Mistaken for a terrorist
By Don Fallick
Issue #73 • January/February, 2002
My heart goes out to those Americans and visitors of Arabic heritage who have experienced discrimination and persecution in the wake of Black Tuesday. I know what they are going through. In 1972, I was mistaken for a terrorist in a foreign country.
Footloose and fancy-free after three years in the Army, I had decided to spend the summer hitch-hiking through Europe. A highlight of the trip was to be a week in Germany, visiting Army buddies who had been transferred there. I knew no German, but had been reassured that “everybody speaks English.” It wasn’t true, but that wasn’t the worst of it.
Unknown to me, a band of terrorists called the “Bader-Meinhoff Gang” had been blowing up military bases and hospitals there. They pretended to be American citizens trying to visit friends on U.S. military bases. They carried fake U.S. passports and dressed like student vagabonds. A week before I arrived in Germany, a police artist, working with a survivor of their attacks, put together a composite sketch of the gang’s leader. He looked a lot like me.
Over the next week I was stopped by German police again and again. I was thrown up against walls and had loaded rifles thrust into my stomach while they screamed at me in German. Each time the local police captain eventually concluded that I was just a dumb tourist and he chased me away in disgust. No one ever explained to me what was going on or why I was being harassed.
On one occasion, as I slept in a hotel, I was awakened, late at night, by a huge German police dog that was snarling at my throat. Quickly I found myself spread-eagled against the wall, pinned there by a beast the size of a small pony. His paws were on my chest, and he was snarling directly into my face, snapping and foaming at the mouth. The hotel manager, who was holding him by a leash made from logging chain, explained that the dog was trained to sniff out drugs, and began searching my pack. When he brought out a small package wrapped in brown paper, and the dog started barking furiously, I feared the worst.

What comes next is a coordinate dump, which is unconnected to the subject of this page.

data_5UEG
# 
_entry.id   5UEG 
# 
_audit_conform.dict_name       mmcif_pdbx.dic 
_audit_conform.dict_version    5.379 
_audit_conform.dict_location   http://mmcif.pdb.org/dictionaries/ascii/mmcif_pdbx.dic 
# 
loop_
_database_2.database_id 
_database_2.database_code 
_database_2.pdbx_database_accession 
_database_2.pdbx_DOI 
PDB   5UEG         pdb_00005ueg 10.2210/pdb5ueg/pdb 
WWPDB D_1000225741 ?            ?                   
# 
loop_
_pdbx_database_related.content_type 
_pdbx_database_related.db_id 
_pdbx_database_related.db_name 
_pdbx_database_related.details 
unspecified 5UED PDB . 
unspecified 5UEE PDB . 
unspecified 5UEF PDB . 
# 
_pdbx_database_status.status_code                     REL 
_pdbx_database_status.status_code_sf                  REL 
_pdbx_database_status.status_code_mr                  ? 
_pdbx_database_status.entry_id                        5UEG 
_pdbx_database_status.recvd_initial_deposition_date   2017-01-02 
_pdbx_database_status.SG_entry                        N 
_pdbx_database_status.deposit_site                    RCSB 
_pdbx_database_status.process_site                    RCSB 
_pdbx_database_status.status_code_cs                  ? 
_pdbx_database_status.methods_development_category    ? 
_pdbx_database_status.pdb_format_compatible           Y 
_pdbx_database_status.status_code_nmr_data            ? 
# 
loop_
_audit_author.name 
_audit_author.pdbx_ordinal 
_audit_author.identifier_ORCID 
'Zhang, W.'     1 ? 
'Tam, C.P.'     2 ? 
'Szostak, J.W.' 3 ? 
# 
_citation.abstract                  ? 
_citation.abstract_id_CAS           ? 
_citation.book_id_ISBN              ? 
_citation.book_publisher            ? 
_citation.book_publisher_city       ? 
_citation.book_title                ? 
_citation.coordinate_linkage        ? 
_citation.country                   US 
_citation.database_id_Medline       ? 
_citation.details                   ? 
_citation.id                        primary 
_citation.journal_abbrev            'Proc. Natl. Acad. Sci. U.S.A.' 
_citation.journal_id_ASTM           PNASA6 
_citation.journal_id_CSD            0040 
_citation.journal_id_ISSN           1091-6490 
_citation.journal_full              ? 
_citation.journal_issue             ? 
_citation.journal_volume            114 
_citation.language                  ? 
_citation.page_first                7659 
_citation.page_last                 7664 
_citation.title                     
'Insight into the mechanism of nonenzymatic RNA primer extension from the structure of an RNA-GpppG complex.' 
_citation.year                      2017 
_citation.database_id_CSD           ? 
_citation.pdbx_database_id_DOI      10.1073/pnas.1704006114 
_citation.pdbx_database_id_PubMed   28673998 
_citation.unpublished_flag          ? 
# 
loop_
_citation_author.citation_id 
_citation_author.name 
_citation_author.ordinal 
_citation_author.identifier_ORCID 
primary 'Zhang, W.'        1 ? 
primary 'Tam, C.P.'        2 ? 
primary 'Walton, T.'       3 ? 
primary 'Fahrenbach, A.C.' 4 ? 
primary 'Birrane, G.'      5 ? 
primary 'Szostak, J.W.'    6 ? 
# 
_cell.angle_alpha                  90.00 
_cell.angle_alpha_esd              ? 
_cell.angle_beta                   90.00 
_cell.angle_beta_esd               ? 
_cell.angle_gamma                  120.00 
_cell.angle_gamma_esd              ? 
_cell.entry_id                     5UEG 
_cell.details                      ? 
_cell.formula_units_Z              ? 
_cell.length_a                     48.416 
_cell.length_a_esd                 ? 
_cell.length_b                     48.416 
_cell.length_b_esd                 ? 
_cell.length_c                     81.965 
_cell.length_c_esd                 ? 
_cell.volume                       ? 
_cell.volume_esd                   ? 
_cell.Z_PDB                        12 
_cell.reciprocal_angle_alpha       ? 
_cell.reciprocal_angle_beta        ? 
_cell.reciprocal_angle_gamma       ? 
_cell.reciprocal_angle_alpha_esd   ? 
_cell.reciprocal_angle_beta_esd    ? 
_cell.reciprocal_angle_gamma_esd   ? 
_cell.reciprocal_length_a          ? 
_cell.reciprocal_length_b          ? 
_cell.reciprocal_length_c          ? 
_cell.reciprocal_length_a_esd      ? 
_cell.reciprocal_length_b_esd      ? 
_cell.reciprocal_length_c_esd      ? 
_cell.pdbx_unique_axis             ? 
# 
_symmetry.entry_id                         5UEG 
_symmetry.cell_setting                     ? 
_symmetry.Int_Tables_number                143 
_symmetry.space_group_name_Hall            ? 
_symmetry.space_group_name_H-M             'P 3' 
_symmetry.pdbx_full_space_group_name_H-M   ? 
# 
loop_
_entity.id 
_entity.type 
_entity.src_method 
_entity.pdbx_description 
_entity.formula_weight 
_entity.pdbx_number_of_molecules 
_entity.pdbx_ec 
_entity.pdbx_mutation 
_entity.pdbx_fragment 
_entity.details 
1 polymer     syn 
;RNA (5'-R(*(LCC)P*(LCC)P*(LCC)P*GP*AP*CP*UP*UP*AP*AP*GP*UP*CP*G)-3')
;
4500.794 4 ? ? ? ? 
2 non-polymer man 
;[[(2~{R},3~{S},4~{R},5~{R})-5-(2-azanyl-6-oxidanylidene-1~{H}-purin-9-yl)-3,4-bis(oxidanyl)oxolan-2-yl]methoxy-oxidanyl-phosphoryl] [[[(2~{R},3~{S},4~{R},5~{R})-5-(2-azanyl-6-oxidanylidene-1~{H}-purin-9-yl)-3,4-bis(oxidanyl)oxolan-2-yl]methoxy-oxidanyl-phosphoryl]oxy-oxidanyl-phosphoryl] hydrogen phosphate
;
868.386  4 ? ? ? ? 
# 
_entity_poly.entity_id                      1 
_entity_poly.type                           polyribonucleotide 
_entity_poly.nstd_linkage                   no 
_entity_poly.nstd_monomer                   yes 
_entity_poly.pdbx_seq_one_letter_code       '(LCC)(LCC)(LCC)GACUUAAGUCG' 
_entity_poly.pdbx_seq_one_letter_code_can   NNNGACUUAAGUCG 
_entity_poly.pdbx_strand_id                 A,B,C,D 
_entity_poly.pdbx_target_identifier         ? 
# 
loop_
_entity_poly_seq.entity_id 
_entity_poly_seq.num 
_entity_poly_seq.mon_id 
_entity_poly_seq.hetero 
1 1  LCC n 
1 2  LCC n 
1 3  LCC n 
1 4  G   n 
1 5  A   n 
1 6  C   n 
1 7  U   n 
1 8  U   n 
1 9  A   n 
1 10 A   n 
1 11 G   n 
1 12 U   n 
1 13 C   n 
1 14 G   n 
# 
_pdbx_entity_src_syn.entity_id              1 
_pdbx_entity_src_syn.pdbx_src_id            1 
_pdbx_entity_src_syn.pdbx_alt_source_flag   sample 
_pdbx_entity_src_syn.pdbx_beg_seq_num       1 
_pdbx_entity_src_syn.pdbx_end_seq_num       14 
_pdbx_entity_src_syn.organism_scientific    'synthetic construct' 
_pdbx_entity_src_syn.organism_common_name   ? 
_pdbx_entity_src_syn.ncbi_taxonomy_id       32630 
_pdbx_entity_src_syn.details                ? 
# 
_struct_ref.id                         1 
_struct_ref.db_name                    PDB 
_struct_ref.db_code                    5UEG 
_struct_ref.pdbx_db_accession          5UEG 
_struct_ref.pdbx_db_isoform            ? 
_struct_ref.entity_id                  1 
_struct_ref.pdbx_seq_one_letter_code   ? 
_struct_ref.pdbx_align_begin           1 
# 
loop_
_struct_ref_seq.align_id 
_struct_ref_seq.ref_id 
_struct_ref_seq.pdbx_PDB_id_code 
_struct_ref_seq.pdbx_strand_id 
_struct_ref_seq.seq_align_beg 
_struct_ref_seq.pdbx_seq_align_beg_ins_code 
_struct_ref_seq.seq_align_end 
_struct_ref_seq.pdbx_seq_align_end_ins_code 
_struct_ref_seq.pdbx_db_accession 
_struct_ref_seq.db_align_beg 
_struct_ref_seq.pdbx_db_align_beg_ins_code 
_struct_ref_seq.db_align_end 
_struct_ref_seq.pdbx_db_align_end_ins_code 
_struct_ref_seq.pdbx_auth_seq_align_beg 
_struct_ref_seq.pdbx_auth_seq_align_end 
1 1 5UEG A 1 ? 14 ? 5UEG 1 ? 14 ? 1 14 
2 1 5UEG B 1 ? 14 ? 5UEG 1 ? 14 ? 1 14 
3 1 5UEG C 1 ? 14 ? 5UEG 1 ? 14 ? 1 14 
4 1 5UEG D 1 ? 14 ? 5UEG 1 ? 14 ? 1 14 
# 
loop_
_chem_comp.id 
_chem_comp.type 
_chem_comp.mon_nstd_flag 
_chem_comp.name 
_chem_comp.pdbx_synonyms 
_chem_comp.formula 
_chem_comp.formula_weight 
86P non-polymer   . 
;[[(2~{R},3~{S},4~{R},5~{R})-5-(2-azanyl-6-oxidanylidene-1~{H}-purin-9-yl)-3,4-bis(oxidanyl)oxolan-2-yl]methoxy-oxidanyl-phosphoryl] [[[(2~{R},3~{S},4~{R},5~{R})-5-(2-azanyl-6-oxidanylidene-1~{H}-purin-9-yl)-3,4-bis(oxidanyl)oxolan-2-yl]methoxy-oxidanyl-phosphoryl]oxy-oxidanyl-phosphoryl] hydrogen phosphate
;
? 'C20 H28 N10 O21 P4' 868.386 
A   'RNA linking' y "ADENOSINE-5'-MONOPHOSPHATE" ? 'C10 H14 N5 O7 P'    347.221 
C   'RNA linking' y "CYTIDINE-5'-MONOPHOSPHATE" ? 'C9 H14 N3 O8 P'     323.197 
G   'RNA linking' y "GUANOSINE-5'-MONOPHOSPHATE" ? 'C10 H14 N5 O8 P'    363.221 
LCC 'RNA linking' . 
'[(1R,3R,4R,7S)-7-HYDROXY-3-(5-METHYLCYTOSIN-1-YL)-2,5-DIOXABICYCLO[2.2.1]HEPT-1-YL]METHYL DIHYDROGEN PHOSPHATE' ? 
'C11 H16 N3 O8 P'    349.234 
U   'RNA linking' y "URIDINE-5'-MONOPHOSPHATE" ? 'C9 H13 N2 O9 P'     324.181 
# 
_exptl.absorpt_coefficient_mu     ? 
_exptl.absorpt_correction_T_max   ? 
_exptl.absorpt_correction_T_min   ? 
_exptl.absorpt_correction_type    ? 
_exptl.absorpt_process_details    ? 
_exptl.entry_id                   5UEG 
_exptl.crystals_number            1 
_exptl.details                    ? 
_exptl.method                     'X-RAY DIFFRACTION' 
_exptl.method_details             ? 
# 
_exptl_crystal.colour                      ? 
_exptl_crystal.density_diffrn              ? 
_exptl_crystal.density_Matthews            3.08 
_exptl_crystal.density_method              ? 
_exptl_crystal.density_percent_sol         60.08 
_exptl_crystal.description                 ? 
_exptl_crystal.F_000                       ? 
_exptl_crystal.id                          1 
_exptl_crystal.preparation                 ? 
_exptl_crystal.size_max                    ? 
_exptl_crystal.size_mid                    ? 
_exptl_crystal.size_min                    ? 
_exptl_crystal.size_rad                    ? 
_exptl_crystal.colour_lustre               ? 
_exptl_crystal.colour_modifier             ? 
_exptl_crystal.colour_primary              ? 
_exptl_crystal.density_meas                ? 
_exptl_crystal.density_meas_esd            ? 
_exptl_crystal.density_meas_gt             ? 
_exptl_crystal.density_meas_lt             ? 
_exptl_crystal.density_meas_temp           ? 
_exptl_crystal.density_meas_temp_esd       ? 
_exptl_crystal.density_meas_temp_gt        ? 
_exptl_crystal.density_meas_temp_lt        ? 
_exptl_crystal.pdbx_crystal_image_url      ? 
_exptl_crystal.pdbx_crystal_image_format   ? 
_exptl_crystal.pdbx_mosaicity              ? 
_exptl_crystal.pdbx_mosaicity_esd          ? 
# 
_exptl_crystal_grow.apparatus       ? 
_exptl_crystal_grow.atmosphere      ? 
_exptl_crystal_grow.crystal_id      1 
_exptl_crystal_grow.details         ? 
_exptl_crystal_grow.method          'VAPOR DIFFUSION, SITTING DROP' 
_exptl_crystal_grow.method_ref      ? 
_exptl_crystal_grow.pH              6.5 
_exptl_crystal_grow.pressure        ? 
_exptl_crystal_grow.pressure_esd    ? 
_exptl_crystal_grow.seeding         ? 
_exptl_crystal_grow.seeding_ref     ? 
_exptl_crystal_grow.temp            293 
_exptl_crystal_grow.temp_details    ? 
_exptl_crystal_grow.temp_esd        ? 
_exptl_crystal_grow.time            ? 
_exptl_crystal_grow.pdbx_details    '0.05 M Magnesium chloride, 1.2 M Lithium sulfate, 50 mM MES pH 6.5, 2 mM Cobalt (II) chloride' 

Earlier, I had caught a ride with a German fellow, who also picked up a couple of Moroccan Arabs. We had a wonderful time, laughing and joking in French, our only common language. Before we realized it, the youth hostel where we planned to stay was closed, and we had only enough money between us for two to sleep in a hotel. The banks were closed, too, so we pooled our money and drew straws to see who would sleep in the car. Fritz and I won, loaned our sleeping bags to the Moroccans, and checked into the hotel. Those Moroccans! Had they planted drugs on us and then turned us in? All these thoughts flashed through my mind as the manager opened the package.
It turned out to be nothing more than the remains of a ham sandwich. I’d been eating it two days before, when I was offered a ride. I had stuffed it in my pack and forgotten it completely. We gave it to the dog, and the manager stalked off, muttering threats under his breath. Fritz and I had a good laugh about it the next morning. If only all my experiences in Germany had been so innocent.
One event stands out in that week of hell. Someone with a car phone must have reported seeing me in a car. Thinking they had caught the leader of the Bader-Meinhoff Gang, police and soldiers descended en masse, stopping all the traffic on the autobahn and searching every car. I was riding in the back seat when the traffic came to a halt. I thought there must be a terrible accident to stop the traffic going both ways. Then I saw the cops and soldiers searching cars and figured it was a big drug bust. I felt not the slightest bit of apprehension until the soldiers opened my door and yanked me out of the car.
I lay dazedly on my back on the autobahn pavers, surrounded by dozens of heavily armed soldiers. As I looked up past at least a dozen loaded rifle muzzles, I saw an army helicopter circling above me, complete with rockets. Two machine gunners were hanging out of the doors. All were aimed at me. I think it was then that I wet my pants.
The soldiers kept me flat on my back for a long time, grilling me in German. The only German I knew I had learned from late night World War II movies, and I knew better than to use it. Eventually they found a Wehrmacht captain who knew some English. I’m sure he thought I was just playing dumb, but after a while it was obvious even to him that I was not a hardened terrorist. After what seemed half a lifetime, he curtly apologized, telling me “there was a mistake.” But I’d had enough. The next day, leaving Germany, I caught a ride with a German-speaking Canadian who finally told me what was going on. It’s been 30 years, but I’ve never gone back, even though the Bader-Meinhoff Gang have all been captured.
I was very lucky. Several times I could have been killed, but never received a scratch. In my innocence, I thought the soldiers and police very rude. In fact, they were amazingly well-disciplined. But I am living proof that not everyone who looks like a terrorist is one. No matter how angry we are, if we attack the innocent, based solely on their appearance, we become tyrants and terrorists ourselves.